On Saturday night, the near perfect timing of two celestial events will make the moon appear larger and brighter in the night sky. This is called a “supermoon.”
A supermoon occurs when a full moon coincides with the moon being closest to Earth in its orbit, also known as perigee. Saturday’s supermoon will be as much as 14 per cent bigger and 30 per cent brighter than other full moons in 2012, according to NASA.
Although the moon officially becomes full at 11:35 p.m. — just one minute after reaching lunar perigee —the best viewing time will be in the early evening, shortly after sunset when the moon is near the horizon, according to National Geographic’s Andrew Fazekas.
“What you should see is the moon rising, deeply coloured and looming over the foreground objects,” Geza Gyuk, an astronomer at the Adler Planetarium in Chicago, told Fazekas.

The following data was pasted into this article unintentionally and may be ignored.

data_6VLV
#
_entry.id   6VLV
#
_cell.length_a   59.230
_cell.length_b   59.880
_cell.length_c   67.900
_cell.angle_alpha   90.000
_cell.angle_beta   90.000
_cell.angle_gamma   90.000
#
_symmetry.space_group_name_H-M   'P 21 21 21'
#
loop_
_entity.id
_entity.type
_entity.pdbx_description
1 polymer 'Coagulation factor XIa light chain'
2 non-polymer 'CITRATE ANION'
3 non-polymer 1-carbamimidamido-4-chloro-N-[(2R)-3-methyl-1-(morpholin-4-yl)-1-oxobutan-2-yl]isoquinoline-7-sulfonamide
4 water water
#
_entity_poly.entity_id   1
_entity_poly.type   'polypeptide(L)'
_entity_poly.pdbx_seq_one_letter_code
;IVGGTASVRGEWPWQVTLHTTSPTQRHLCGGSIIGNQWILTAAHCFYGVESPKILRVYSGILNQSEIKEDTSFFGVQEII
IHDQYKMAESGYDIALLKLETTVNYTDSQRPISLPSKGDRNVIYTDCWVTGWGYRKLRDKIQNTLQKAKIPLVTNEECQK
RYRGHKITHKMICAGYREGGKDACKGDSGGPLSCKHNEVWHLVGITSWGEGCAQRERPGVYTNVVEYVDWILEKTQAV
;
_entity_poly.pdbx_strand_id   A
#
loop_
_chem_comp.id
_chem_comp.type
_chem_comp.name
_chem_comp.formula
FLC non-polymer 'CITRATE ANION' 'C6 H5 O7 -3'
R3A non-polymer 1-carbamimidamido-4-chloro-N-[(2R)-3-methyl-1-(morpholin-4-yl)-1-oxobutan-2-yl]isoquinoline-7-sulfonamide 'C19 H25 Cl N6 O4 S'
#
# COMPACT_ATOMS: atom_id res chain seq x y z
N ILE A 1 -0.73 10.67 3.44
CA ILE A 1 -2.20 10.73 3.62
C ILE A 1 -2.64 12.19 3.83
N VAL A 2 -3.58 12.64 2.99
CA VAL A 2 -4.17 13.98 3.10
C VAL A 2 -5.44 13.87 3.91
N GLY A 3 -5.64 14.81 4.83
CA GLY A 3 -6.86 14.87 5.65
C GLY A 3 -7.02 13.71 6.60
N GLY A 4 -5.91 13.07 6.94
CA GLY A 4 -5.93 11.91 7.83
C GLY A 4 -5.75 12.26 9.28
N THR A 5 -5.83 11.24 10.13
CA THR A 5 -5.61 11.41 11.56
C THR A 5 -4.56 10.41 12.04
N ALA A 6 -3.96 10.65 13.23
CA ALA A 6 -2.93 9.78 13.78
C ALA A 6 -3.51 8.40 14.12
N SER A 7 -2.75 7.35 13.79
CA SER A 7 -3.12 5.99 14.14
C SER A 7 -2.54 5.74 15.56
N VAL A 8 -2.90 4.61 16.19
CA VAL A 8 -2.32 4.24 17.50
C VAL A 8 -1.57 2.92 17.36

There’s also no need to freak out that the moon’s close proximity to Earth will trigger earthquakes and volcanic eruptions. While a supermoon does bring extra-high tides, “it should not affect the internal energy balance of the Earth since there are lunar tides every day,” says Dr. James Garvin, chief scientist at NASA’s Goddard Space Flight centre.
In other words, the extra gravitational force isn’t big enough to produce any significant changes in seismic activity. So, just enjoy the show.
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